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Can the L.A. Criminal-Justice System Work Without Trust?

April 26, 1998|Charles L. Lindner | Charles L. Lindner is past president of the Los Angeles Criminal Bar Assn

Imagine how you would feel if you discovered that your son incrementally had stolen the family jewels and sold them on the street to support his drug habit. You would be enraged and perplexed. You would try to forgive, but you could not forget. You'd realize that, despite your best intentions, you could never trust your son again.

These days, many L.A. County defense lawyers have similar feelings toward the district attorney's office in the wake of the discovery that deputy district attorneys assigned to its narcotics unit have relied on secret wiretaps for years to gather evidence against their clients--and no one, including judges, knew about the practice. Beyond the obvious legal question of whether the district attorney knowingly violated the 4th Amendments's prohibition against unreasonable search and seizure is one that cannot be resolved in court: Can the county's criminal-justice system carry on in an atmosphere of mistrust?

The wiretap discovery came in the 1996 Lauro Gaxiola cocaine possession case. Defense lawyers appearing before Superior Court Judge Gregory Alarcon had spent a year trying to obtain their clients' statements. By law, the prosecution is required to turn over such statements to the defense. The lawyers were stunned to learn that the charges were derived from secret wiretaps. Furthermore, the Los Angeles Police Department and the district attorney's narcotics unit had conspired to carry out hundreds of such wiretaps since 1985, all without informing either defense attorneys or trial judges hearing the cases.

The seminal ruling in wiretap law came in 1967, in Katz vs. United States, when the U.S. Supreme Court held that, contrary to the spirit of the 4th Amendment, modern technology afforded the government significant opportunities for invading personal privacy without intruding into physical space. The court rejected the idea that only searches and seizures of tangible property were protected by the amendment and expanded the amendment's protections to invasions of personal privacy even when no physical trespass occurred. Since Katz, the police can only monitor a conversation pursuant to a warrant signed by a judge and based on a showing of "probable cause."

LAPD officers have avoided revealing the existence of their electronic intercepts using a police procedure known as "the handoff technique." It works like this: Narcotics officers on "Team A" set up a wiretap to gather information on a suspect. Without identifying the source of their information, the officers turn over the wiretap's "intelligence product" to detectives from "Team B," also members of LAPD's narcotics unit. Using the intelligence product, "Team B" officers set about trying to gather facts independently that would provide "probable cause" for a second judge to sign a search warrant targeting another suspect, without the cops disclosing the existence of the first wiretap to the jurist.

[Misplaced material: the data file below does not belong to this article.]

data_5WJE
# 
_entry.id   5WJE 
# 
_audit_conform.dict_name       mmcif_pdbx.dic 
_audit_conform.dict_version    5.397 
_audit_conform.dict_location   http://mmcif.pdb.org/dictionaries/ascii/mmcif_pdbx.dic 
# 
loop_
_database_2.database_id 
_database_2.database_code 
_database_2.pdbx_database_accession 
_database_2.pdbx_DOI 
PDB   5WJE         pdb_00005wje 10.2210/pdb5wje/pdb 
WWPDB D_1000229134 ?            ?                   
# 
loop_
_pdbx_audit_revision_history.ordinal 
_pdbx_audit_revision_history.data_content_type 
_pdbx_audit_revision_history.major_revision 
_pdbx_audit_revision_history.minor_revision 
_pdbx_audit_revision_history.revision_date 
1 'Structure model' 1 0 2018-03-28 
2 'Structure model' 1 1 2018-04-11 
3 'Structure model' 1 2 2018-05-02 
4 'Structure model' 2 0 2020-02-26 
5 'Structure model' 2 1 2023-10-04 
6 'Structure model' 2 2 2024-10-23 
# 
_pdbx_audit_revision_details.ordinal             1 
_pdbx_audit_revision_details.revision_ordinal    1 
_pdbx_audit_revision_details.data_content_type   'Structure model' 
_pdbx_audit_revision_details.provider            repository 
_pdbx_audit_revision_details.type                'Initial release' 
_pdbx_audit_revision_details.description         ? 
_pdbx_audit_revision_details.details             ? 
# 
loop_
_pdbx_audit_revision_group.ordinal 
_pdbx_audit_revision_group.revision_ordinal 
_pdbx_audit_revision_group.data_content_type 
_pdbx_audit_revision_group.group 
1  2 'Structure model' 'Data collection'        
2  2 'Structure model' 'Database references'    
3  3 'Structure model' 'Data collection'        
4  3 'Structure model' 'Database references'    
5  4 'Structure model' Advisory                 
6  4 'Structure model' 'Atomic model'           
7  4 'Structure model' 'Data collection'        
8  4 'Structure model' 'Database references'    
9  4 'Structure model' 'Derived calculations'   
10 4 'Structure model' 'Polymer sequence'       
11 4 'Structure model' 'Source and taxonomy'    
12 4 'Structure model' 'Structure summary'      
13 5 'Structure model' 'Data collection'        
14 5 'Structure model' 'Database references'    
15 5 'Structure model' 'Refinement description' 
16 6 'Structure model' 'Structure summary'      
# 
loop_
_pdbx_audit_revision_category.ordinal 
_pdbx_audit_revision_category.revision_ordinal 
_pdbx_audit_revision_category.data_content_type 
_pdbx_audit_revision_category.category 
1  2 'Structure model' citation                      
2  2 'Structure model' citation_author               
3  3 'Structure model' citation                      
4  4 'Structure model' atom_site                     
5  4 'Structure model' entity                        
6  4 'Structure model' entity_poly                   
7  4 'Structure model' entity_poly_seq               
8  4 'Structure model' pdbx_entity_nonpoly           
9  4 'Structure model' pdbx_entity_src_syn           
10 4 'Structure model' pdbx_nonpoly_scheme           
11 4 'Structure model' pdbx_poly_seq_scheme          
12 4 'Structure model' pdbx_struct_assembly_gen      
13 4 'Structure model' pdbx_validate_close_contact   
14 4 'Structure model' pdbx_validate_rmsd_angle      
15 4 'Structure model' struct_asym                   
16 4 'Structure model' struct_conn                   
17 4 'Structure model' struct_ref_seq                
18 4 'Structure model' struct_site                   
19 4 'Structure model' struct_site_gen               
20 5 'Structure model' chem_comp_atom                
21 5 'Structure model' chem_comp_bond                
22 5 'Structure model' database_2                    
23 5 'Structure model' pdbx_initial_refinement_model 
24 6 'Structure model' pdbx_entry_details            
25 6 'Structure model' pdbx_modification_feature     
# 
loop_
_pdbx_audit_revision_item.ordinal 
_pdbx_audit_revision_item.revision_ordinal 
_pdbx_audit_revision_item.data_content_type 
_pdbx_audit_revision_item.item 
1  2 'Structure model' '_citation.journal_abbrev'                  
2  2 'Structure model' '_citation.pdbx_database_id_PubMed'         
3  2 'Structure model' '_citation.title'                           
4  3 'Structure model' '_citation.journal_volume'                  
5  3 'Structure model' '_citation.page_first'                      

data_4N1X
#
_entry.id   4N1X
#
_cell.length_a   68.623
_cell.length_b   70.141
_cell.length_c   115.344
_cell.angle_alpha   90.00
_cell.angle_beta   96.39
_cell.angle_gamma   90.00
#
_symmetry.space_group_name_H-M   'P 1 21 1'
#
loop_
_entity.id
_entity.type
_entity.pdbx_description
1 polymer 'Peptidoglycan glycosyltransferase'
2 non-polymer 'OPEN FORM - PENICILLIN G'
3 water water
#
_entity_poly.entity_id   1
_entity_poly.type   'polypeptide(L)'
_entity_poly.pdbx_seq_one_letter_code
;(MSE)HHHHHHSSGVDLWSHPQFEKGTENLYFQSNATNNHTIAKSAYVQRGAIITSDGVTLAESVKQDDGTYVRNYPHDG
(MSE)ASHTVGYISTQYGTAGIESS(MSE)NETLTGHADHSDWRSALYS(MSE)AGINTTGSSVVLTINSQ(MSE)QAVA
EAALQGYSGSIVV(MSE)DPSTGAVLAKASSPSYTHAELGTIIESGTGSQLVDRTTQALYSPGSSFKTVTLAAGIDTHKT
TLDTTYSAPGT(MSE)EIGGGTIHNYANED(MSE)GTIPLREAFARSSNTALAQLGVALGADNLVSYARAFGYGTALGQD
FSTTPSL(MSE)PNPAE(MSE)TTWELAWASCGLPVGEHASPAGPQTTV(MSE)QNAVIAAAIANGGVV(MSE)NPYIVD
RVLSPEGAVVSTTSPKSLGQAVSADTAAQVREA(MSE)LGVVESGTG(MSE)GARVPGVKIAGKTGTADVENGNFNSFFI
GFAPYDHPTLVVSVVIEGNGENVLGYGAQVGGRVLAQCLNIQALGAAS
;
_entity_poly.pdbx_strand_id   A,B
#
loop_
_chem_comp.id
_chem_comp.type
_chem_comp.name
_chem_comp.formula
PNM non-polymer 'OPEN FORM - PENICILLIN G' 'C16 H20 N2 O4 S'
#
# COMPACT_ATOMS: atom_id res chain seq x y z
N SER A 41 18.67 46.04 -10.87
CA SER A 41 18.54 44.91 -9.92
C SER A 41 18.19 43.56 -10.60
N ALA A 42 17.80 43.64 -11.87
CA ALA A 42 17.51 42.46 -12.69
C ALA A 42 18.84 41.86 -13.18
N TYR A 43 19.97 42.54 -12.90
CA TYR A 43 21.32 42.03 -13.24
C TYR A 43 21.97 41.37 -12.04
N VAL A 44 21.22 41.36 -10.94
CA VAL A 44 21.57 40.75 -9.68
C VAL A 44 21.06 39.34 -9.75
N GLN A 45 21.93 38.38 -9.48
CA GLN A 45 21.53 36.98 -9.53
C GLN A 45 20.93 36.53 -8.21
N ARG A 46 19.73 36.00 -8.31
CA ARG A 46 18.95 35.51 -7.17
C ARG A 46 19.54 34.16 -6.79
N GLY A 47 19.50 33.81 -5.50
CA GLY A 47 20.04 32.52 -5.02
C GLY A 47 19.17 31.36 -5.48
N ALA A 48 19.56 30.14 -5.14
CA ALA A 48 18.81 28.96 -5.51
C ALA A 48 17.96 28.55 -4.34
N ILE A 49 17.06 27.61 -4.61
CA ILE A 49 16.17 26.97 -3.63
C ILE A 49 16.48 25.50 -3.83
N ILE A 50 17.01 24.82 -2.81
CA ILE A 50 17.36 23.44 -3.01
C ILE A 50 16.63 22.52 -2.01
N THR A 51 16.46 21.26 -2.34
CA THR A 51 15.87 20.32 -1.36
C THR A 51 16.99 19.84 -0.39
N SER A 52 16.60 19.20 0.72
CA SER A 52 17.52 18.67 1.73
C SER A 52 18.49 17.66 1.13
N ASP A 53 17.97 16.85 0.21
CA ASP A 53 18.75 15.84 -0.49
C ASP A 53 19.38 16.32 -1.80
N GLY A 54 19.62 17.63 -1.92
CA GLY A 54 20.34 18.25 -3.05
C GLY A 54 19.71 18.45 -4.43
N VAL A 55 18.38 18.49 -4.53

It is not hard to imagine the potential harm from this police-prosecution malfeasance. If an investigation focused on a pharmacist, for instance, the police would have a taped record of every prescription for every patient and physician who called the pharmacy. By law, these wiretaps are preserved for 10 years, so the potential damage to an innocent citizen having his or her private calls intercepted is significant.

What aggravates the misconduct is the likelihood that neither the police nor the "wiretap judge" followed the legal requirement that the police file written progress reports every 72 hours, and that the judge make a decision every 72 hours on whether a tap can continue. There is strong reason to suspect that neither the judiciary nor the Legislature has been "minding the store." For example, a judge issuing a wiretap order must inform any person whose voice was wiretapped within 90 days and supply the person with an inventory of what was recorded. Similarly, Atty. Gen. Dan Lungren is required to provide a detailed report to the Legislature and state Judicial Council each April regarding the number and duration of all wiretaps conducted by every law-enforcement agency in the state. As of last week, neither the Judicial Council nor Chairman John Vasconcellos' Senate Public Safety Committee could find a copy.

Finally, no public defender or private criminal lawyer has been given the legally required inventory since 1985, when the secret wiretaps began. According to Public Defender Michael P. Judge, the public record discloses only three reported wiretaps by local law enforcement during 1997--two by the LAPD and one by the county Sheriff's Department. It is simply mind-boggling that, for the last 13 years, on hundreds of occasions when the court or opposing counsel have asked prosecutors whether they have turned over all defendants' and co-defendants' statements, they have been lied to or misled.

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